Hi momforlife. I'm sorry to hear that micromanaging your younger sister did not turn out well. I`m sure you meant well. I appreciate you sharing so openly here. I hope your advice will be widely read and taken seriously.


momforlife profile image

momforlife 4 years ago

This is so true. I think kids must learn to make their own decisions early in order to be ok as adults in the decision making department. Also, older siblings need to be aware that they also can interfere with younger siblings making decisions. I micromanaged my much younger sister so that she "wouldn't get hurt" and it has not turned out well. Great hub!


Tranquilheart profile image

Tranquilheart 4 years ago from Canada Author

Thanks for commenting, gmwilliams. Though I had no idea that parents accompany their children to job interviews, I'm not surprised ... I looked it up and found this Forbes article http://www.forbes.com/2006/11/08/leadership-career... And this surprises me: "Privately, many recruiters say they're troubled by this behavior. But some seem more willing to embrace the trend than to mock it, especially as the labor market tightens. Instead of ridiculing hovering helicopter parents, some companies now try to woo parents and children."


gmwilliams profile image

gmwilliams 4 years ago from the Greatest City In The World-New York City, New York

To Tranquilheart: Excellent hub. I believe that our children must learn decision making and life skills early in order to succeed and thrive in the adult world. Children who are overprotected and micromanaged by their parents become risk aversive, have low self-confidence, and are overly dependent.

These children are prey for school bullies and other types of strong children who can easily seek out weak children. Overprotective parents do not or refuse to realize what irreparable harm they are doing to their children. Evidence of the failure in life skills and independence are present in young adult overprotected children particularly in college and in the work place. Employers are quite astonished at the number of parents who are accompanying their young adult children to job interviews. Well, that does not present a good impression, does it? This epidemic of overprotectiveness must cease if children are to progress into being independent adults. I have voted you way up!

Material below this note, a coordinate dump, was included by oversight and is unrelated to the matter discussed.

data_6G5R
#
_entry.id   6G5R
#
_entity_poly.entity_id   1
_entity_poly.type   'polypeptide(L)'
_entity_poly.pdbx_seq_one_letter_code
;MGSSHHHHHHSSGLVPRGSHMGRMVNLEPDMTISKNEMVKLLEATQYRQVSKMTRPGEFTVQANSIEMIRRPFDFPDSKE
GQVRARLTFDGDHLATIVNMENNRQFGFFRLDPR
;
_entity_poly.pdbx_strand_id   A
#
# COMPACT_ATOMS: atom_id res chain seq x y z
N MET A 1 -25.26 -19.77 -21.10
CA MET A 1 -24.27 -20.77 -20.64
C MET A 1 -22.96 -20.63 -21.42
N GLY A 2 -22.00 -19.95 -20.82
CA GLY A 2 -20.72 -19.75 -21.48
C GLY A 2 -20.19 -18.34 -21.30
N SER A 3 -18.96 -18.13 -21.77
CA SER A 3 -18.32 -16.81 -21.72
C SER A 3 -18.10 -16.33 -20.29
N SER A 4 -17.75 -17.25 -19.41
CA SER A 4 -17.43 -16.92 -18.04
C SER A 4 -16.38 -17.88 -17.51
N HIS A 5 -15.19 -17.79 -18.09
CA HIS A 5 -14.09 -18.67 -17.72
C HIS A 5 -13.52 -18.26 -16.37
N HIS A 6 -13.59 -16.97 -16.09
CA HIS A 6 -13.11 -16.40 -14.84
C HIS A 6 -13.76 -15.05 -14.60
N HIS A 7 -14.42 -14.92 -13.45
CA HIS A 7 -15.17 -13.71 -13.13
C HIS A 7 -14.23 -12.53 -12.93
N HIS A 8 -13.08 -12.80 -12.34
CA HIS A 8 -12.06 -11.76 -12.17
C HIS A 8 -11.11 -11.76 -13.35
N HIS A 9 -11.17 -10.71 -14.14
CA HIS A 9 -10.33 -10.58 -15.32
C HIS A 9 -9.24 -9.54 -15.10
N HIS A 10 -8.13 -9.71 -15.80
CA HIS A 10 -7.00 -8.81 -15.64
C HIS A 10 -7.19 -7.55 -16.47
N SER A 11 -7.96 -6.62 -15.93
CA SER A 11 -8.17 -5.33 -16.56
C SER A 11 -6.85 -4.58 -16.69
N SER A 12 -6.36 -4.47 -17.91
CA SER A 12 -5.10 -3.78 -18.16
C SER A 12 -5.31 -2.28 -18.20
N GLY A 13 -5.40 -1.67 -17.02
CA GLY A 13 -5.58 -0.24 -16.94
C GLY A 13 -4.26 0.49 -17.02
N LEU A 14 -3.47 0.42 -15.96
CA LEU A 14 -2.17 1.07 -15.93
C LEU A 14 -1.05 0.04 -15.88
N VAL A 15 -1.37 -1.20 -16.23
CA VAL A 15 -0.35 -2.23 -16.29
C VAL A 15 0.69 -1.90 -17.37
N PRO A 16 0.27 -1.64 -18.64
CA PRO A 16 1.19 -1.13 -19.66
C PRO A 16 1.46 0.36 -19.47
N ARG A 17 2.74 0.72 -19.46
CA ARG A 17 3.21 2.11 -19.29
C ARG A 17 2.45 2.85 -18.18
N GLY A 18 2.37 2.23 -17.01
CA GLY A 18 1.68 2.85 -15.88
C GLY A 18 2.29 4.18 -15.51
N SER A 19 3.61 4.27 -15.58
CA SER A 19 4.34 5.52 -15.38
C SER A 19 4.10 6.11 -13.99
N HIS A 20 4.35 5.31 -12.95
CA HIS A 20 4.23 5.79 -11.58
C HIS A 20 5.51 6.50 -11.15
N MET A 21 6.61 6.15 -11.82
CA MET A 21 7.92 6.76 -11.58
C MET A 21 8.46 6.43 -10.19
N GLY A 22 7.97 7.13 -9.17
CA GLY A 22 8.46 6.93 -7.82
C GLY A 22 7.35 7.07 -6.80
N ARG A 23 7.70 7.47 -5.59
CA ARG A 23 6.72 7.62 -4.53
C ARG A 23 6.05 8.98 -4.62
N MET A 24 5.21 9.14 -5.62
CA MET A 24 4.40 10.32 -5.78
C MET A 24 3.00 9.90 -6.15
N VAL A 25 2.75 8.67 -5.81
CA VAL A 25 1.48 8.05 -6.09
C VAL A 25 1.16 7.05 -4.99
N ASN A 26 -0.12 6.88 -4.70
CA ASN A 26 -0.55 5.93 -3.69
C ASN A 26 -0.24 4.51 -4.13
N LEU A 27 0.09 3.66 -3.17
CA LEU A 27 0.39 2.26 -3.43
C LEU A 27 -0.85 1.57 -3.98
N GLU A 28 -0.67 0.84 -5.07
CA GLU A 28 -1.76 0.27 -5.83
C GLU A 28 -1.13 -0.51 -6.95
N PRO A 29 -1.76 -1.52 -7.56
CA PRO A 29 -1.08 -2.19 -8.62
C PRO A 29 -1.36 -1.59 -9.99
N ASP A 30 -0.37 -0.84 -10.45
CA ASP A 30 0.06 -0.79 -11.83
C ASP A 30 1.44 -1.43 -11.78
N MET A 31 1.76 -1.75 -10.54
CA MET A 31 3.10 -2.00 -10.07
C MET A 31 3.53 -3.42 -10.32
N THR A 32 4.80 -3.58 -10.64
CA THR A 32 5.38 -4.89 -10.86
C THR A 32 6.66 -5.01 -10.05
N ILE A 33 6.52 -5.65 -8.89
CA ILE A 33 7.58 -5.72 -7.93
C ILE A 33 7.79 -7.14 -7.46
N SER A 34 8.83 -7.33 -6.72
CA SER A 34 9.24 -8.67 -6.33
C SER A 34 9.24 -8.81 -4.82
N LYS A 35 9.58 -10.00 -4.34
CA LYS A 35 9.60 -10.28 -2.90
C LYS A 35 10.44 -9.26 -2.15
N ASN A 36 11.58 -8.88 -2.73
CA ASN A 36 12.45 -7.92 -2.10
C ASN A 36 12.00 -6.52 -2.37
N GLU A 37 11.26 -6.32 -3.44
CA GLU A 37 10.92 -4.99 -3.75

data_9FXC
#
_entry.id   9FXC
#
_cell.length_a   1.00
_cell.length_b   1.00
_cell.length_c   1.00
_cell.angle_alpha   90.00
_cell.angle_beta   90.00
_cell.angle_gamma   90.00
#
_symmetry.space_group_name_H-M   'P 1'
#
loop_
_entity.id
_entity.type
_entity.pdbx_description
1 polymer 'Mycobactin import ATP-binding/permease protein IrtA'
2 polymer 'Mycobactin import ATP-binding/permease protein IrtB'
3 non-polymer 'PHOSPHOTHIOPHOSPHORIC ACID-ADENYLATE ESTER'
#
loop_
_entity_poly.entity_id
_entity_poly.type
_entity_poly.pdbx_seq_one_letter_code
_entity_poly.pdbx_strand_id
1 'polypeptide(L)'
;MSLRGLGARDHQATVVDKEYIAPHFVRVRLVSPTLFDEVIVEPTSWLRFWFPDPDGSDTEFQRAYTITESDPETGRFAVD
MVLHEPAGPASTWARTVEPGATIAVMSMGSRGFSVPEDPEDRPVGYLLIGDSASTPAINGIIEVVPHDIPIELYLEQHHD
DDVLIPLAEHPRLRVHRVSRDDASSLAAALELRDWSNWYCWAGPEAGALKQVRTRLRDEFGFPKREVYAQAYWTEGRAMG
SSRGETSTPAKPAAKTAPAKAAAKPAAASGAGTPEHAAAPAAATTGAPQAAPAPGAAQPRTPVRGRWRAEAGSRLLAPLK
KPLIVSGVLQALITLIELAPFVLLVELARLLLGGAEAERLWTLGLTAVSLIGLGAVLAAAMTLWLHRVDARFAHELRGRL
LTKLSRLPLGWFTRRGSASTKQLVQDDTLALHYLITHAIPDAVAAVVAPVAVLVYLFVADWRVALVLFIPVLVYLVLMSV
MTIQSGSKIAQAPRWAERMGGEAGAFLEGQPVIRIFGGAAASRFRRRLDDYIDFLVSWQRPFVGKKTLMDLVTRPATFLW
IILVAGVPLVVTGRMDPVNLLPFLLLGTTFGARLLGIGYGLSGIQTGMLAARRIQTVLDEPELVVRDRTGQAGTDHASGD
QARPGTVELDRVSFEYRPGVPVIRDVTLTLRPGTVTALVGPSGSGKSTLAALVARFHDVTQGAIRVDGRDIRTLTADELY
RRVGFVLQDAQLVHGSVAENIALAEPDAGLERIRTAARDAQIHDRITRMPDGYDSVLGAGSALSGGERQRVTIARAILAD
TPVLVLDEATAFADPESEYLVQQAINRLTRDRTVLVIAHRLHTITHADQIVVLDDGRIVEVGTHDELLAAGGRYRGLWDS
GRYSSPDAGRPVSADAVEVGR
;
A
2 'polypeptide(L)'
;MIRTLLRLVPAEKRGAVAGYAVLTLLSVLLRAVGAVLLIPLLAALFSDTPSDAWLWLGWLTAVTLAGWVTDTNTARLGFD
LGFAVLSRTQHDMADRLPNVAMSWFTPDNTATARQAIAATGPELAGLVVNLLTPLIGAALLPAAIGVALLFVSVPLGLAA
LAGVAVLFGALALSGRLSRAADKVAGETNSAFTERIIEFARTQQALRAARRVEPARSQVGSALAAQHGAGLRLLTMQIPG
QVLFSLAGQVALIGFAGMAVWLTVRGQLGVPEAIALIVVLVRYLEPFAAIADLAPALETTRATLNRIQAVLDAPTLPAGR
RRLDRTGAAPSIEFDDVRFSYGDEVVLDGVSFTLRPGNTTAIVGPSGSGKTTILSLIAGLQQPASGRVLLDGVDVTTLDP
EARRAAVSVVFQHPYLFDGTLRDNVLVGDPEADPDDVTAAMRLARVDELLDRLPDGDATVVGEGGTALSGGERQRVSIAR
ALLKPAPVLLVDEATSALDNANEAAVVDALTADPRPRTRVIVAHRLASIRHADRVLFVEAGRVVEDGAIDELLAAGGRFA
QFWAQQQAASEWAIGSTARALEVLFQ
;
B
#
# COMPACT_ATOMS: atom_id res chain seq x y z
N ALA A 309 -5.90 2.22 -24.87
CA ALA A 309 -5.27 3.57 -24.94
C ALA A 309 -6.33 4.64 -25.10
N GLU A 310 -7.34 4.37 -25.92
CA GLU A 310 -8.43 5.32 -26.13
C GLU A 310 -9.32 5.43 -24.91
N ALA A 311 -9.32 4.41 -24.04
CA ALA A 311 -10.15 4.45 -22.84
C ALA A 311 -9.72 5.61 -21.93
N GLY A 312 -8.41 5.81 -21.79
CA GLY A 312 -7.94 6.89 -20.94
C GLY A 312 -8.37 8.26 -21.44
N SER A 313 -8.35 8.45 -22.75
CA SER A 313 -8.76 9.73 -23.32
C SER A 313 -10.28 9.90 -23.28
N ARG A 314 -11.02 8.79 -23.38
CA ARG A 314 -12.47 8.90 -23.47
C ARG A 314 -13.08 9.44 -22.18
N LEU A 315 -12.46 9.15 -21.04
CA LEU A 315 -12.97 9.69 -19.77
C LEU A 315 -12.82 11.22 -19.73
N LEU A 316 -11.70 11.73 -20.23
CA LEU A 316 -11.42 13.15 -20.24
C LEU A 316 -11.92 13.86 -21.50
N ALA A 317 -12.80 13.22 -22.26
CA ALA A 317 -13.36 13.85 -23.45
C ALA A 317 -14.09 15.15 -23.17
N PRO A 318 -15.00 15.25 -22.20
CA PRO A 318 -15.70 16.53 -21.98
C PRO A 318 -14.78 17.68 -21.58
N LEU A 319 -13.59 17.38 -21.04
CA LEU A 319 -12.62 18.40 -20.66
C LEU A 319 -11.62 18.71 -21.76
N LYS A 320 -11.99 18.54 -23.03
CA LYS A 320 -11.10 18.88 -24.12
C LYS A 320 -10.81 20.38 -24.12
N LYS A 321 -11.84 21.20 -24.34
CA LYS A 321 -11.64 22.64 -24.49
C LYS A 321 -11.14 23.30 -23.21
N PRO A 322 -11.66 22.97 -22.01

Tranquilheart profile image

Tranquilheart 5 years ago from Canada Author

Thanks for reading & commenting, jacqui2011. And please feel free to pass this around.


jacqui2011 profile image

jacqui2011 5 years ago from Leicester, United Kingdom

Such a true and interesting hub. I totally agree with you that we should be there to guide our children, but to allow them to make their own choices and decisions. I allow my daughters to make their own mistakes, which they will learn from. I want my daughters to grow into confident, happy and independent adults. A few parents I know should read your article. Thank you. Voted up and useful.


Tranquilheart profile image

Tranquilheart 5 years ago from Canada Author

Thanks for the vote & for your comment. I'm so glad you like. Please feel free to share, academic stress is becoming more & more overwhelming for young people.


kerlynb profile image

kerlynb 5 years ago from Philippines, Southeast Asia, Earth ^_^

"Let your kid(s) see you enjoy life. It’s healthy for your child(ren) to see you taking time for yourself." - A very good advice that many parents forget to do precisely because they are just so overwhelmed with chores and work. It's quite important to schedule a personal activity like going to the spa, working out in the gym, pursuing a hobby, or simply chatting with friends. Thanks for this hub. Voted useful!